The direct cause for plasmon-assisted near-field ablation is poorly understood, though the phenomenon has been demonstrated by several groups. Ablation can occur in the near-field of plasmonic nanoparticles when coupled with high-intensity ultrafast laser pulses. In this case, localized, sub-diffraction limited features can be created on a surface due to enhanced near-fields around a plasmonic nanoparticle. The near-field enhancement is the ratio of the near-field strength to the incident laser intensity. Since there is a constant relationship between the electric and magnetic fields for a plane wave of light, the intensity is often given as proportional to the square of the electric field – |E|2. Another metric of the field strength is the Poynting vector, which is the cross-product of the electric and magnetic fields and has the magnitude of the local electromagnetic energy density (|P|). Both the electric field (|E|2) enhancement and the Poynting vector magnitude have been identified as the dominant term for ablation. Several studies have evaluated the Poynting vector and electric field enhancement for near-field ablation in the case of colloidal monolayers of dielectric spheres on a substrate [16,17].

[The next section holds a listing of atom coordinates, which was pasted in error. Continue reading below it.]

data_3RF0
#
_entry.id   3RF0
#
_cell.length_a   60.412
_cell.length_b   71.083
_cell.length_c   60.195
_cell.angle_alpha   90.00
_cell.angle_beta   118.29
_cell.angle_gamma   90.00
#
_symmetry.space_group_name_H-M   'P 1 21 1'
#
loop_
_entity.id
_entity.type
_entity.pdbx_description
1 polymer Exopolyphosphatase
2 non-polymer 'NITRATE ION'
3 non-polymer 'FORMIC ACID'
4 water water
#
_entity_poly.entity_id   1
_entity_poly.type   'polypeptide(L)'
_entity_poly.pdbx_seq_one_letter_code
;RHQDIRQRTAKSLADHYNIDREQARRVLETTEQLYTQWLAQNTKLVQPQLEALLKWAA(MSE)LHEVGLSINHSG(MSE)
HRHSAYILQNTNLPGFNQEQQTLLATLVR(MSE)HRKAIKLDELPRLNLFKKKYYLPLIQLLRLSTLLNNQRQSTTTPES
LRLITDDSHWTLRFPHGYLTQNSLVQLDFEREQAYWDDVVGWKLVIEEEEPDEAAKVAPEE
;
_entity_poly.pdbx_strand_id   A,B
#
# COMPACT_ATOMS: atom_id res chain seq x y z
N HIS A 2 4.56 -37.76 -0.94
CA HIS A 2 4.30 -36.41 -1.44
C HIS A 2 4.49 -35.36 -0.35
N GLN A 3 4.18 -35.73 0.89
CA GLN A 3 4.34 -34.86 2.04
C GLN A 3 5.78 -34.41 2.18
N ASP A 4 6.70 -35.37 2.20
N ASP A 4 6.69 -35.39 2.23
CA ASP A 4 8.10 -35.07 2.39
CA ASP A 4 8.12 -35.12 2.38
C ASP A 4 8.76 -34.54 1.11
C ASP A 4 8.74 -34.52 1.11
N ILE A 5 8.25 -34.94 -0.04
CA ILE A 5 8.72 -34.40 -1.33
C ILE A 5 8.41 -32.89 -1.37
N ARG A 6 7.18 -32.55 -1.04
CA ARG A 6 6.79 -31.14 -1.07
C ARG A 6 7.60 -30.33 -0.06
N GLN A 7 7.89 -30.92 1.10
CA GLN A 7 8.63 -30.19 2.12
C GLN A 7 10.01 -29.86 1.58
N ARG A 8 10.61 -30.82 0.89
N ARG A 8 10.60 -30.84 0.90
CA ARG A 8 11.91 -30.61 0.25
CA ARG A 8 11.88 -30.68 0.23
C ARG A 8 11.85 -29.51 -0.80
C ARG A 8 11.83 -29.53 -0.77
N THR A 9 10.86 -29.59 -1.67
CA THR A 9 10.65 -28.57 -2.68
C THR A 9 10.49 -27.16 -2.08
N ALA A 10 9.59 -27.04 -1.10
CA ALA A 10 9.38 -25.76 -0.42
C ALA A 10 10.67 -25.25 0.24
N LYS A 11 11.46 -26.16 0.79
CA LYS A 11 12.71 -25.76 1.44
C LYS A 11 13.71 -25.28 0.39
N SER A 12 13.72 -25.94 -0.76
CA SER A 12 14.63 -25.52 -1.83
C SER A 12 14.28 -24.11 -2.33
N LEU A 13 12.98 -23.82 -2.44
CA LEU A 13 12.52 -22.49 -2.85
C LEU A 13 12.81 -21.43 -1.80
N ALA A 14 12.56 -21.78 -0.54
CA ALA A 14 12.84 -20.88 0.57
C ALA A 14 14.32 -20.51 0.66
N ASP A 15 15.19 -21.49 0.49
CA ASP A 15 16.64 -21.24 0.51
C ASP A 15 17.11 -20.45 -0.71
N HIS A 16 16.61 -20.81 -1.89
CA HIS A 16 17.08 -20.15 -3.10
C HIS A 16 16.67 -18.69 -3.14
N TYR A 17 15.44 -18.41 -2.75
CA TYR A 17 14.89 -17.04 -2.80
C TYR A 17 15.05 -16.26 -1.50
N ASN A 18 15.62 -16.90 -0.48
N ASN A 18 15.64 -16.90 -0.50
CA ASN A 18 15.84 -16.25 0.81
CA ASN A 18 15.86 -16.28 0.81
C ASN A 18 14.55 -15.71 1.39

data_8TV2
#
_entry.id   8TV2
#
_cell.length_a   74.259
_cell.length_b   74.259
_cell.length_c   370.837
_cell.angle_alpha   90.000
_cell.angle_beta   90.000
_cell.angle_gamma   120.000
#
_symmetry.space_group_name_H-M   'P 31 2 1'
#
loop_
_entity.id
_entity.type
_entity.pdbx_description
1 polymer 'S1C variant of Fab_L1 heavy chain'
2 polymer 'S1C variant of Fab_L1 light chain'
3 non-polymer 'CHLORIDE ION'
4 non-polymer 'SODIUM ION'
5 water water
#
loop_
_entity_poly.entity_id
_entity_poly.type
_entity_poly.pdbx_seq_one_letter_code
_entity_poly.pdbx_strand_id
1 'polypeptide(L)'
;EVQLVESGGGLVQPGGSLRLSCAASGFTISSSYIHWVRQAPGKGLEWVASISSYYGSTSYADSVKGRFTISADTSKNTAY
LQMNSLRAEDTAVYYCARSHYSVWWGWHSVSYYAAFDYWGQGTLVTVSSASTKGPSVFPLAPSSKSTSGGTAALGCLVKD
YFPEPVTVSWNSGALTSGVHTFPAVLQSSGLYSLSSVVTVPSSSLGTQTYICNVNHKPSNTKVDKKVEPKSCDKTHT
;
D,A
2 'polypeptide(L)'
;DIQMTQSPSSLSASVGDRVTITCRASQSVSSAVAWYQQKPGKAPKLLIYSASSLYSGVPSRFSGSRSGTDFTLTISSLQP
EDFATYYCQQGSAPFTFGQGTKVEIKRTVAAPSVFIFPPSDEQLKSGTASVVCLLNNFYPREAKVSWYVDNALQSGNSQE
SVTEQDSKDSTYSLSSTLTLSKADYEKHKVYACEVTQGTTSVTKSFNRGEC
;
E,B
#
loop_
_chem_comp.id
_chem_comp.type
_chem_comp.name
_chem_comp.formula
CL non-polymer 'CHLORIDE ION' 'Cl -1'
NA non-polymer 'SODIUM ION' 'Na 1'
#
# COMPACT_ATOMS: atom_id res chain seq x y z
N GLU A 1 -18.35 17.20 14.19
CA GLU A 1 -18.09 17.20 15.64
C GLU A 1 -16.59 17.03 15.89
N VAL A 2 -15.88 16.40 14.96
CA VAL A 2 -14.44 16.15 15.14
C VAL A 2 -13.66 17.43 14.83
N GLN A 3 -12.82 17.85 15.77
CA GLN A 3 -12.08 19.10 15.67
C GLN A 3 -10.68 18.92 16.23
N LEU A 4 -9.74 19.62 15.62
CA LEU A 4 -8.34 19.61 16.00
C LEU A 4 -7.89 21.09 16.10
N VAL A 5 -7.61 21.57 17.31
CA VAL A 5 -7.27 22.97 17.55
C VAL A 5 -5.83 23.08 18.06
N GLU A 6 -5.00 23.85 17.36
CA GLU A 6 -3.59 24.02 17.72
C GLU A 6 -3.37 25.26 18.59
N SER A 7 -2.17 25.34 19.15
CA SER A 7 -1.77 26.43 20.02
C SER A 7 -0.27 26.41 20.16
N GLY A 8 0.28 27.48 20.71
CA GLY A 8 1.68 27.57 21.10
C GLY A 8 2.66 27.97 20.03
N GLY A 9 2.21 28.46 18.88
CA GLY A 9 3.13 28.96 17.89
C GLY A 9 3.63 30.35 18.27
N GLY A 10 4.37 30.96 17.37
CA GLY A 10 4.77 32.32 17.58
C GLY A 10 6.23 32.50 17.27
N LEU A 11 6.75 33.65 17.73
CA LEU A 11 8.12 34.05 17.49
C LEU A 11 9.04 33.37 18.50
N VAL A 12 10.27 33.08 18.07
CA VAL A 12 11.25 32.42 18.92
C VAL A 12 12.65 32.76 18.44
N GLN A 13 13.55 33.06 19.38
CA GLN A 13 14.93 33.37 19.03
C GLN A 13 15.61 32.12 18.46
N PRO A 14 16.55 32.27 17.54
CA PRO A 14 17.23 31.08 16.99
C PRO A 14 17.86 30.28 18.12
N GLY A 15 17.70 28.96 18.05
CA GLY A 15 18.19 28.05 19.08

For example, Luk’yanchuk et al. hypothesized that the Poynting vector travelling into the surface, representing energy density or flow, could be the dominant term for surface ablation for dielectric spheres on a surface subjected to ultrafast laser pulses . On the other hand, Plech et al. showed ablation near the poles of gold spheres with fs laser pulses using in situ SAXS measurements and the authors proposed the E-field enhancement as the reason for ablation . Other groups have also used the |E|2 enhancement as a predictor of ablation . In a previous work, we investigated plasmonic laser nanoablation (PLN) using gold nanospheres on a silicon surface and found that the reduction in threshold followed the Poynting vector magnitude on the surface . However, the maxima in the Poynting vector and E-field enhancement occur in the same location for all of these studies using spheres, and therefore the effects of the Poynting vector and E-field cannot be distinguished from each other as a predictor of ablation, except in the magnitude. While all of these studies provided useful information on PLN, the use of nanorods can provide a more complete picture. By taking advantage of the ‘broken symmetry’ of gold nanorods, where the Poynting vector and E-field enhancement patterns are displaced from one another, we can determine the dominant term for ablation by looking at the morphology of the ablation pattern in addition to comparing the reduction in the ablation threshold with the near-field enhancement terms. Studying the plasmonic near-field enhancement of gold nanorods is also of special interest because of the strong resonance in the NIR, where fs-lasers are readily available (Ti:Sapphire) and which is in the ‘therapeutic window’ of biomedical interest.